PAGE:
One of the mantras of my Area 51 books, indeed all my science fiction, is we don’t know as much as we think we know. And here is some truth hidden in myths and legends. Thus: I, Judas: The Fifth Gospel. Which, by the way, is now in Kindle Unlimited.
Having spent 12 years in Catholic School, done the altar boy thing, studied such esoteric theologians such as Erasmus, I had to put such knowledge to use. Especially when I combine it with my physiological psychology classes in grad school. Most religions have some sort of cataclysmic events written in their sacred texts. Whether its Armageddon or Ragnarok.
I asked myself several questions to write this book:
What if Jesus wasn’t who he appeared to be?
What if Judas did a good thing by betraying him, even though he didn’t want to?
And Judas is still alive?
And what if the event they both anticipated is finally occurring?
As a massive object appears in space heading directly toward Earth, the Brotherhood—a religious order, heralds it as Wormwood, one of the signs of the Rapture and it’s just three days away. They’ve been preparing to implement the Great Commission as designated by Jesus—where everyone on the planet must hear the word of God before the end in order to be saved. They will use advanced technology to broadcast that message directly into the minds of every human on the planet. The question is: will the message kill everyone who gets it or save them?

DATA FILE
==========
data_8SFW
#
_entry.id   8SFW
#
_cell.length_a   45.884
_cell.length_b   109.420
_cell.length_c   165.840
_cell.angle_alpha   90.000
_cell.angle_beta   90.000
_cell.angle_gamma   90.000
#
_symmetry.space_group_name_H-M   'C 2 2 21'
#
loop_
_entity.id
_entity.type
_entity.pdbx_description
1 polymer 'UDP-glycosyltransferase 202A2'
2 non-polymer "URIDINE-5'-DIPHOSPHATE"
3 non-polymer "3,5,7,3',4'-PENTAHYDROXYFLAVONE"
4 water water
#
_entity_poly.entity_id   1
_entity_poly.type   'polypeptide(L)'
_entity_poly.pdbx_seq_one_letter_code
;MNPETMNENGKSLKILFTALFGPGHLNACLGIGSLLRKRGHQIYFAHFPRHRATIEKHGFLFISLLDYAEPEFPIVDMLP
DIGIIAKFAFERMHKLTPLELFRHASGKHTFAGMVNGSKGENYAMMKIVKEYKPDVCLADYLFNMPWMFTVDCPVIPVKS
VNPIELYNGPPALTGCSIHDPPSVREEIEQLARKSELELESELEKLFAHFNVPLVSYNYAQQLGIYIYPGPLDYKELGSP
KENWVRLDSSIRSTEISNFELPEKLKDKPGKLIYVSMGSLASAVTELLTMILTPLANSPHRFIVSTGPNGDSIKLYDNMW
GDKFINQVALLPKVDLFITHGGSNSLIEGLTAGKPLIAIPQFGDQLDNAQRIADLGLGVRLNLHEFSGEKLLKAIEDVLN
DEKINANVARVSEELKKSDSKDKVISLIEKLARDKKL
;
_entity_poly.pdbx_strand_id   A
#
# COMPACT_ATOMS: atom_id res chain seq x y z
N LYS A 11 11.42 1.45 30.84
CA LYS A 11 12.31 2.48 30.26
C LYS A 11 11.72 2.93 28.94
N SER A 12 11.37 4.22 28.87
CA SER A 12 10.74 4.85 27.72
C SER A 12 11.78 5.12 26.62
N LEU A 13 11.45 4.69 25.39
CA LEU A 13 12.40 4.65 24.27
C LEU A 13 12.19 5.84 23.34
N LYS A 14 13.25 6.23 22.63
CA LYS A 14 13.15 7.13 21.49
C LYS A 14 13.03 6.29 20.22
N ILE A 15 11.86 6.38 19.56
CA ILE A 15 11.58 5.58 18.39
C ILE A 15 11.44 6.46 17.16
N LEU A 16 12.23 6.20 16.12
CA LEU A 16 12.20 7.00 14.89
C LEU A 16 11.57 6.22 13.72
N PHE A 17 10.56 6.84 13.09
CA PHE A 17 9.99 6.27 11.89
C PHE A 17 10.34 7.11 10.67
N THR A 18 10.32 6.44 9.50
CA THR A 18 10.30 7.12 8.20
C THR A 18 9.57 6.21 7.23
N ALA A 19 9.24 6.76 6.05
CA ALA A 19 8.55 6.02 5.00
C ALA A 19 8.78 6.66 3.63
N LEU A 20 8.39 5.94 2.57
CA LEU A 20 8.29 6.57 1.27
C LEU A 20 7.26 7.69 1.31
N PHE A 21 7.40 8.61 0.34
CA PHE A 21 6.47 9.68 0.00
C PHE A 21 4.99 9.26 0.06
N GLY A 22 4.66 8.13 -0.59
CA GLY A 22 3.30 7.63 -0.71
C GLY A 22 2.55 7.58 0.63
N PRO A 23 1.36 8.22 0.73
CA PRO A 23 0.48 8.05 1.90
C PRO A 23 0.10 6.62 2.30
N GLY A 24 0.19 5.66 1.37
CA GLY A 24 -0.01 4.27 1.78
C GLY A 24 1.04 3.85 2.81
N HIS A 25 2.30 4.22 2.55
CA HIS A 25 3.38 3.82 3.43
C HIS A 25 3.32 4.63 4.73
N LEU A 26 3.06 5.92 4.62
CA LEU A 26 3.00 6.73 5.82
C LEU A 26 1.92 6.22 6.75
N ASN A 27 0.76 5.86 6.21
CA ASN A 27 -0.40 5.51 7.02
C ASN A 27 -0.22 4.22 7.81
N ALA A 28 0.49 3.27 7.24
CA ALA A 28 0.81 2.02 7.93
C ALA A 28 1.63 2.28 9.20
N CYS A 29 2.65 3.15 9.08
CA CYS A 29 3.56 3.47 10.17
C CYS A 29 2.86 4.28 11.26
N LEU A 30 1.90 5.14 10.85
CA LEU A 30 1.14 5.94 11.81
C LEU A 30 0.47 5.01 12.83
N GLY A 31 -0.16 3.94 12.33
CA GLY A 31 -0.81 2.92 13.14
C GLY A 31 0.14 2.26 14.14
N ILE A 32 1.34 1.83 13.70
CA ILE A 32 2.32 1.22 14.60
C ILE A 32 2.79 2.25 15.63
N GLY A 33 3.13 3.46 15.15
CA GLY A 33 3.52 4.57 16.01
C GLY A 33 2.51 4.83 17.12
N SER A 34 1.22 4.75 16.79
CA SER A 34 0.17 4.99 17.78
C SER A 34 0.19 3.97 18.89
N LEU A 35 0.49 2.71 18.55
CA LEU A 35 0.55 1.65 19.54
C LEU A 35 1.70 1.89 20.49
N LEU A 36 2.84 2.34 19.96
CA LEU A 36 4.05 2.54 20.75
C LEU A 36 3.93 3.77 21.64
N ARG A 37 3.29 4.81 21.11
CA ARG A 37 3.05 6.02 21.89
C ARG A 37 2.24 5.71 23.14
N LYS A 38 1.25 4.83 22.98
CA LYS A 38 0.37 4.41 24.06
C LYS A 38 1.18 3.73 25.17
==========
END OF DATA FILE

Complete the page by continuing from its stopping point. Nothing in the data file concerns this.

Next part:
I like the inherent paradox there of using technology to impart something of faith.
Believing that Judas, the anti-Christ, is alive and well and living in the Amazon, they send a team of assassins up the Amazon to find the Great Betrayer and kill him before Armageddon.
Opposing the Brotherhood is the Triumvirate of the Illuminati. They believe they must stop the Great Commission and the assassination team. At the same time, they rush to gather nuclear weapons and launch missiles into space to divert the Intruder, as they call the object, believing it to be a natural phenomenon over which technology will prevail.
Science versus faith.
As the object nears Earth, both sides become locked in a worldwide battle for the future of the human race, as Judas prepares in the jungle for the Second Coming, the fulfillment of his Fifth Gospel.
Which is not at all what anyone expects.
I’ve noticed some harsh reviews based on faith. I feel about those the way I feel about my marriage. I’d rather have my wife pissed at me than apathetic. Pissed means she’s emotionally engaged. And that she loves me.
Enjoy! I, Judas: The Fifth Gospel.